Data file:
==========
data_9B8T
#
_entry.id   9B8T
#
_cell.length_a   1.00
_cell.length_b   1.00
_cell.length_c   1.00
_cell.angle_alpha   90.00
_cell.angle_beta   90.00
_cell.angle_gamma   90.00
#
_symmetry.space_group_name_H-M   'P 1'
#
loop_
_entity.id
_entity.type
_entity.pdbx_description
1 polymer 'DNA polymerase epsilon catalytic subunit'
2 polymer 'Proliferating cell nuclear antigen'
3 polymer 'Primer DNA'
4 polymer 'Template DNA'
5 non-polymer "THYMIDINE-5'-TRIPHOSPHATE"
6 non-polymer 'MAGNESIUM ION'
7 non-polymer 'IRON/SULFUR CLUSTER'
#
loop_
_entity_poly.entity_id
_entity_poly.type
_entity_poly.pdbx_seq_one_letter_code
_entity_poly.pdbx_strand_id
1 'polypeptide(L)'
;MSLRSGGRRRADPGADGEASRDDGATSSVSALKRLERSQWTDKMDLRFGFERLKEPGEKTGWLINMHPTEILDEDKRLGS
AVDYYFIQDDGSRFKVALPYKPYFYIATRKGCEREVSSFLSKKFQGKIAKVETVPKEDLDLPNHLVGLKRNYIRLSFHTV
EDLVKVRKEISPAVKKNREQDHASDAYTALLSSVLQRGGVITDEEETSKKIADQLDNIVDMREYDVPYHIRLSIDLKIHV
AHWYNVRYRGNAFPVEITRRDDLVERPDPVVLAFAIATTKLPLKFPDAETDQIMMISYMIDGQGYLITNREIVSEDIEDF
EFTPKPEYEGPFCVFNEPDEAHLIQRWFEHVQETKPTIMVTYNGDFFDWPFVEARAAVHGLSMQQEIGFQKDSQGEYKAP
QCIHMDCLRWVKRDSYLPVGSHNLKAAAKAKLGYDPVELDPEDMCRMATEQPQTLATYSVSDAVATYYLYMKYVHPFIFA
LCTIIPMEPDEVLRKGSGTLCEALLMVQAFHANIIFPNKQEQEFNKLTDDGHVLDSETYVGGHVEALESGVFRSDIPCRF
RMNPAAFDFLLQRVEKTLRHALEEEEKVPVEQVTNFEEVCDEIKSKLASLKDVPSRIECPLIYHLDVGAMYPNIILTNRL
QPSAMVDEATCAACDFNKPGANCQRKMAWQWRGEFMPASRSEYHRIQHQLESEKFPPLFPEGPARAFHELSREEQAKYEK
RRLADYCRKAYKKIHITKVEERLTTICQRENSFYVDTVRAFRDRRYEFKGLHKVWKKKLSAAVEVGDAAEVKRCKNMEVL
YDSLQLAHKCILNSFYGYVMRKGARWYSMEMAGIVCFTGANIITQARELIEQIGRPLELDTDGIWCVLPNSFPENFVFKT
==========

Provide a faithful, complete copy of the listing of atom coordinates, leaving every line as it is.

data_9B8T
#
_entry.id   9B8T
#
_cell.length_a   1.00
_cell.length_b   1.00
_cell.length_c   1.00
_cell.angle_alpha   90.00
_cell.angle_beta   90.00
_cell.angle_gamma   90.00
#
_symmetry.space_group_name_H-M   'P 1'
#
loop_
_entity.id
_entity.type
_entity.pdbx_description
1 polymer 'DNA polymerase epsilon catalytic subunit'
2 polymer 'Proliferating cell nuclear antigen'
3 polymer 'Primer DNA'
4 polymer 'Template DNA'
5 non-polymer "THYMIDINE-5'-TRIPHOSPHATE"
6 non-polymer 'MAGNESIUM ION'
7 non-polymer 'IRON/SULFUR CLUSTER'
#
loop_
_entity_poly.entity_id
_entity_poly.type
_entity_poly.pdbx_seq_one_letter_code
_entity_poly.pdbx_strand_id
1 'polypeptide(L)'
;MSLRSGGRRRADPGADGEASRDDGATSSVSALKRLERSQWTDKMDLRFGFERLKEPGEKTGWLINMHPTEILDEDKRLGS
AVDYYFIQDDGSRFKVALPYKPYFYIATRKGCEREVSSFLSKKFQGKIAKVETVPKEDLDLPNHLVGLKRNYIRLSFHTV
EDLVKVRKEISPAVKKNREQDHASDAYTALLSSVLQRGGVITDEEETSKKIADQLDNIVDMREYDVPYHIRLSIDLKIHV
AHWYNVRYRGNAFPVEITRRDDLVERPDPVVLAFAIATTKLPLKFPDAETDQIMMISYMIDGQGYLITNREIVSEDIEDF
EFTPKPEYEGPFCVFNEPDEAHLIQRWFEHVQETKPTIMVTYNGDFFDWPFVEARAAVHGLSMQQEIGFQKDSQGEYKAP
QCIHMDCLRWVKRDSYLPVGSHNLKAAAKAKLGYDPVELDPEDMCRMATEQPQTLATYSVSDAVATYYLYMKYVHPFIFA
LCTIIPMEPDEVLRKGSGTLCEALLMVQAFHANIIFPNKQEQEFNKLTDDGHVLDSETYVGGHVEALESGVFRSDIPCRF
RMNPAAFDFLLQRVEKTLRHALEEEEKVPVEQVTNFEEVCDEIKSKLASLKDVPSRIECPLIYHLDVGAMYPNIILTNRL
QPSAMVDEATCAACDFNKPGANCQRKMAWQWRGEFMPASRSEYHRIQHQLESEKFPPLFPEGPARAFHELSREEQAKYEK
RRLADYCRKAYKKIHITKVEERLTTICQRENSFYVDTVRAFRDRRYEFKGLHKVWKKKLSAAVEVGDAAEVKRCKNMEVL
YDSLQLAHKCILNSFYGYVMRKGARWYSMEMAGIVCFTGANIITQARELIEQIGRPLELDTDGIWCVLPNSFPENFVFKT